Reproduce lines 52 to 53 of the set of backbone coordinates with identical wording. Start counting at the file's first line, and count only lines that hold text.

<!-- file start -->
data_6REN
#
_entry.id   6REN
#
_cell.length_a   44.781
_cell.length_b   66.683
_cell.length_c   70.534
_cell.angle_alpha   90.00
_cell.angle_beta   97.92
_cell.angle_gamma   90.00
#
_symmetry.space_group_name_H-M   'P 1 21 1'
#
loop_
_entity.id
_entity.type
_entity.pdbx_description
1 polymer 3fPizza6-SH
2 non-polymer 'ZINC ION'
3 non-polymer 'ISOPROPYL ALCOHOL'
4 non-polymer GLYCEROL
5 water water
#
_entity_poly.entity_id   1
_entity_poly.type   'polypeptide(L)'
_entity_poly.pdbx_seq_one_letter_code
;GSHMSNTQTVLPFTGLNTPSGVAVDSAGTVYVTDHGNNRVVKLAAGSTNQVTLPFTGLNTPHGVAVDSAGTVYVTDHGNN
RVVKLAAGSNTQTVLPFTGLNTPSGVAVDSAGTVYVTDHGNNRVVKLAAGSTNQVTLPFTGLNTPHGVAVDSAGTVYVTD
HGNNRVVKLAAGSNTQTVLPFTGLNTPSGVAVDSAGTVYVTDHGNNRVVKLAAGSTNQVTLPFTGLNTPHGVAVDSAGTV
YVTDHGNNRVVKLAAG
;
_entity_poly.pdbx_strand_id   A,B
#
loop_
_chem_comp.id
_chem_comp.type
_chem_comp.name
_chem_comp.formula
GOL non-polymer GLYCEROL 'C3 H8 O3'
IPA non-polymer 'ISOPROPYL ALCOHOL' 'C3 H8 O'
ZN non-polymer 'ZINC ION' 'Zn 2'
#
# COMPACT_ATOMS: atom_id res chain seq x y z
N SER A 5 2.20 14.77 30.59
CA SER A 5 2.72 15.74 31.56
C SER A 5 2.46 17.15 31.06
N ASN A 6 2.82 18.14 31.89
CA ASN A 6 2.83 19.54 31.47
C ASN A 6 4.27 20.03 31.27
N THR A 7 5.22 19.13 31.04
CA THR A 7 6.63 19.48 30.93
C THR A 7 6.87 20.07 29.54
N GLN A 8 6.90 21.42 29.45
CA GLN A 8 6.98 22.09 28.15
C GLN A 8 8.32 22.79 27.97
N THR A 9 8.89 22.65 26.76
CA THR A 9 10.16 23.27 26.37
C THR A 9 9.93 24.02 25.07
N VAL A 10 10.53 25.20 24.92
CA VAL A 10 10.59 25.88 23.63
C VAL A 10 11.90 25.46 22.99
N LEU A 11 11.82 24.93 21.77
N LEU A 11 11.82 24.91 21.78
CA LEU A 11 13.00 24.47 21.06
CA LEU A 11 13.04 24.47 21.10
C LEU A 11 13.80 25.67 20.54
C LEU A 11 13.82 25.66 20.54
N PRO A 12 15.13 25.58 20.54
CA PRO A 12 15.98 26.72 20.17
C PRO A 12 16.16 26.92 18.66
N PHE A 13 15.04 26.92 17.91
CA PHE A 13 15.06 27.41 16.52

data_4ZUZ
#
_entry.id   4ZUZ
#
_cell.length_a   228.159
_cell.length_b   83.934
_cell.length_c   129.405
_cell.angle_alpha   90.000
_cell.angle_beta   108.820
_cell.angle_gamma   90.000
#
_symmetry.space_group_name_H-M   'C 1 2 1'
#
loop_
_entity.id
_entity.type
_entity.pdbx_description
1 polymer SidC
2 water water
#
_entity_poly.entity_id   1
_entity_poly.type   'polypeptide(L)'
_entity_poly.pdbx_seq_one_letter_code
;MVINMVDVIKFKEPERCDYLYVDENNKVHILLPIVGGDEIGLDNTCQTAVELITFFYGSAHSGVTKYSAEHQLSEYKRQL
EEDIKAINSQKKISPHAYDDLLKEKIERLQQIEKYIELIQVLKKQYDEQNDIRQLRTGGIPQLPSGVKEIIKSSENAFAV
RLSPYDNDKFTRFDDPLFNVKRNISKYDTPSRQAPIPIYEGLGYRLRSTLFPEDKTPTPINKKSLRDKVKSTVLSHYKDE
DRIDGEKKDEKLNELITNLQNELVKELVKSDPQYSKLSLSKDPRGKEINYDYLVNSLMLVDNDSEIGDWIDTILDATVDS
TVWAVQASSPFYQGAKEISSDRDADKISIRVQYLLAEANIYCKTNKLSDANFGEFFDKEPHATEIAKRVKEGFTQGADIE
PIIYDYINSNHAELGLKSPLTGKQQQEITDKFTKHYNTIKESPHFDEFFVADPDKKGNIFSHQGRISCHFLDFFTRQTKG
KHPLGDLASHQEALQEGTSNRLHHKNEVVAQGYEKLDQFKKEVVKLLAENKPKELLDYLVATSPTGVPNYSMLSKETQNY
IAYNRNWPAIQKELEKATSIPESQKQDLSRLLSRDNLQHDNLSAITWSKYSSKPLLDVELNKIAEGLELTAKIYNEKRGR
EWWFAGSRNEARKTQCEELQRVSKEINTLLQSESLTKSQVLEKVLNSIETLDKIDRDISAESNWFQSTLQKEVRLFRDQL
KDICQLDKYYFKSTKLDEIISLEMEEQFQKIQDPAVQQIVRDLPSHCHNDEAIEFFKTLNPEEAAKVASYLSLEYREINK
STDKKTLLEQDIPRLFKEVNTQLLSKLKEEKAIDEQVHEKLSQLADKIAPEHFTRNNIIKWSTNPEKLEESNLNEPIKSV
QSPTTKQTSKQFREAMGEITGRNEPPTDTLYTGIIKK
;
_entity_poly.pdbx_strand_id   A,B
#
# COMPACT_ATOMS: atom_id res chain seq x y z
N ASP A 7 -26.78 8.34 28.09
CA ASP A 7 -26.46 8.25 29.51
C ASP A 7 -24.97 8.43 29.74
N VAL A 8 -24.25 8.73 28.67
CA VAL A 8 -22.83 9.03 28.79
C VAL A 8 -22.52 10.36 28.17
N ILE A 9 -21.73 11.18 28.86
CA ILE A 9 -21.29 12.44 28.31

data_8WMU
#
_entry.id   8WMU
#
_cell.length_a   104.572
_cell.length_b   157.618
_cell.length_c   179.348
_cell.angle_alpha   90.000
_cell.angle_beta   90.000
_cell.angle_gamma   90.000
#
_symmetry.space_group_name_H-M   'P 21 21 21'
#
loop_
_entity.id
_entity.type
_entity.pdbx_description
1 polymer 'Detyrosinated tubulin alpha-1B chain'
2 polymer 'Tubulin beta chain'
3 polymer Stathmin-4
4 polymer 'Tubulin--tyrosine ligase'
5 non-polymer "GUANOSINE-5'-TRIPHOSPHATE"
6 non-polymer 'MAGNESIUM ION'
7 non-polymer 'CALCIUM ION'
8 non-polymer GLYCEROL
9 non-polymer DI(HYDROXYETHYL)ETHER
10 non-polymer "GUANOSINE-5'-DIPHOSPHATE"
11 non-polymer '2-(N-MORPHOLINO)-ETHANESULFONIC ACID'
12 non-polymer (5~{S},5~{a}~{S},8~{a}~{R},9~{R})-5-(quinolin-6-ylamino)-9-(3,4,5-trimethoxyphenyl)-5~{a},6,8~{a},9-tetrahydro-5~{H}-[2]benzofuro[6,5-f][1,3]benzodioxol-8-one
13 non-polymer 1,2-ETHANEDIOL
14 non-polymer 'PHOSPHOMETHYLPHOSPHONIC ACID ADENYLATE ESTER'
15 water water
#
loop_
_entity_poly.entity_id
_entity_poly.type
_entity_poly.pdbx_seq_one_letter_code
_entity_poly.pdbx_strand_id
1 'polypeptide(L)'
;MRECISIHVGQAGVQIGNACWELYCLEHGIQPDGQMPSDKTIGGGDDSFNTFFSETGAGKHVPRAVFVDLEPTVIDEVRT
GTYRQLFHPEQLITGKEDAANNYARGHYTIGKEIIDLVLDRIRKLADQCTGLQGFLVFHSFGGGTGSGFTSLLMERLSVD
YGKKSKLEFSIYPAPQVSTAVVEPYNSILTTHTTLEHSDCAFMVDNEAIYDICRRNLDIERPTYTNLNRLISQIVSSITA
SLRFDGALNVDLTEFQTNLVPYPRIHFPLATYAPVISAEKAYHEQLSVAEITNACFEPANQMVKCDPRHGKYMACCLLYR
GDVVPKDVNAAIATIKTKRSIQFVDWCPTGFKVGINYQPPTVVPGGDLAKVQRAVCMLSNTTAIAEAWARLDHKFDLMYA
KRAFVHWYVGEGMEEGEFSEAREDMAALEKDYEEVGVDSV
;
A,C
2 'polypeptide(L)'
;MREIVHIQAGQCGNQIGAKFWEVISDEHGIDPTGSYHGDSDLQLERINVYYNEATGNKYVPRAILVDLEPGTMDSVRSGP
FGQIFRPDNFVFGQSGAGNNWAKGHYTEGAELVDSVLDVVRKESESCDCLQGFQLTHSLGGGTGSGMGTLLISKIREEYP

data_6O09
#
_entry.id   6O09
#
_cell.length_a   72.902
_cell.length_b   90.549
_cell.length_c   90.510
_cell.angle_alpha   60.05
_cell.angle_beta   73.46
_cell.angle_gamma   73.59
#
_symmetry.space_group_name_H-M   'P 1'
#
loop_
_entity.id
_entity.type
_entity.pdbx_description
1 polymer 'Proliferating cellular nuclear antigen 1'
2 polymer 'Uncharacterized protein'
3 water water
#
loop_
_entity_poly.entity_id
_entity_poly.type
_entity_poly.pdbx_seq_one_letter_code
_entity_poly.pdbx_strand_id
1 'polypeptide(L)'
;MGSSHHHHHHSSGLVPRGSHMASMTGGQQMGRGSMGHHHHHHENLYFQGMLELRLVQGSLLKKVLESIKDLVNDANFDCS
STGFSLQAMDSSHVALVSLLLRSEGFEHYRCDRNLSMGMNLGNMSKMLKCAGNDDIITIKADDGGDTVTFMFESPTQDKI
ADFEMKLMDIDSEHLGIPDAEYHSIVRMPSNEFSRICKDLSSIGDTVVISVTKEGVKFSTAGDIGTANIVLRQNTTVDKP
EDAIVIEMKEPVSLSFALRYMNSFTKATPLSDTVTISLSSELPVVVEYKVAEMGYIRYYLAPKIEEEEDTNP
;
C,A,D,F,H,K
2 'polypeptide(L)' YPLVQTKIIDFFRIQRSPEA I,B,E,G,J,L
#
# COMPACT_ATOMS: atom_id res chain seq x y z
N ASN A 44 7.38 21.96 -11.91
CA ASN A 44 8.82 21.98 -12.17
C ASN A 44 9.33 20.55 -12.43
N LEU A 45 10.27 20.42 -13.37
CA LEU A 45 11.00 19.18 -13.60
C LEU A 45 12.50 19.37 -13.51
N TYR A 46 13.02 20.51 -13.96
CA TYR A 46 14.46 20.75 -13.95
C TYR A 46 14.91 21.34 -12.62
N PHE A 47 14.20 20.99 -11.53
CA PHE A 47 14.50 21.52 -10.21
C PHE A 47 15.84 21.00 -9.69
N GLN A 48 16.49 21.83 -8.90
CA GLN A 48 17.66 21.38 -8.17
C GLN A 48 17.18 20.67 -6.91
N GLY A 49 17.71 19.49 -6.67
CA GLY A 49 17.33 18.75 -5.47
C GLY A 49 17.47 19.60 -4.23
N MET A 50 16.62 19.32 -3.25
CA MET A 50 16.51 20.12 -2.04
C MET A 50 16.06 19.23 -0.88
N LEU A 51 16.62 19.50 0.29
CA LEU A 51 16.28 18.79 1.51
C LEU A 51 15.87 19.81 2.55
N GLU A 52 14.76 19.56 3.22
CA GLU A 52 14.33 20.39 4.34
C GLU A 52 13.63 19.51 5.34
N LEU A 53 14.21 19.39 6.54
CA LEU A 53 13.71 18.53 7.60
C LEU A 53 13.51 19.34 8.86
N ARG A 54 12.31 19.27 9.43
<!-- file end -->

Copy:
C THR A 7 6.87 20.07 29.54
N GLN A 8 6.90 21.42 29.45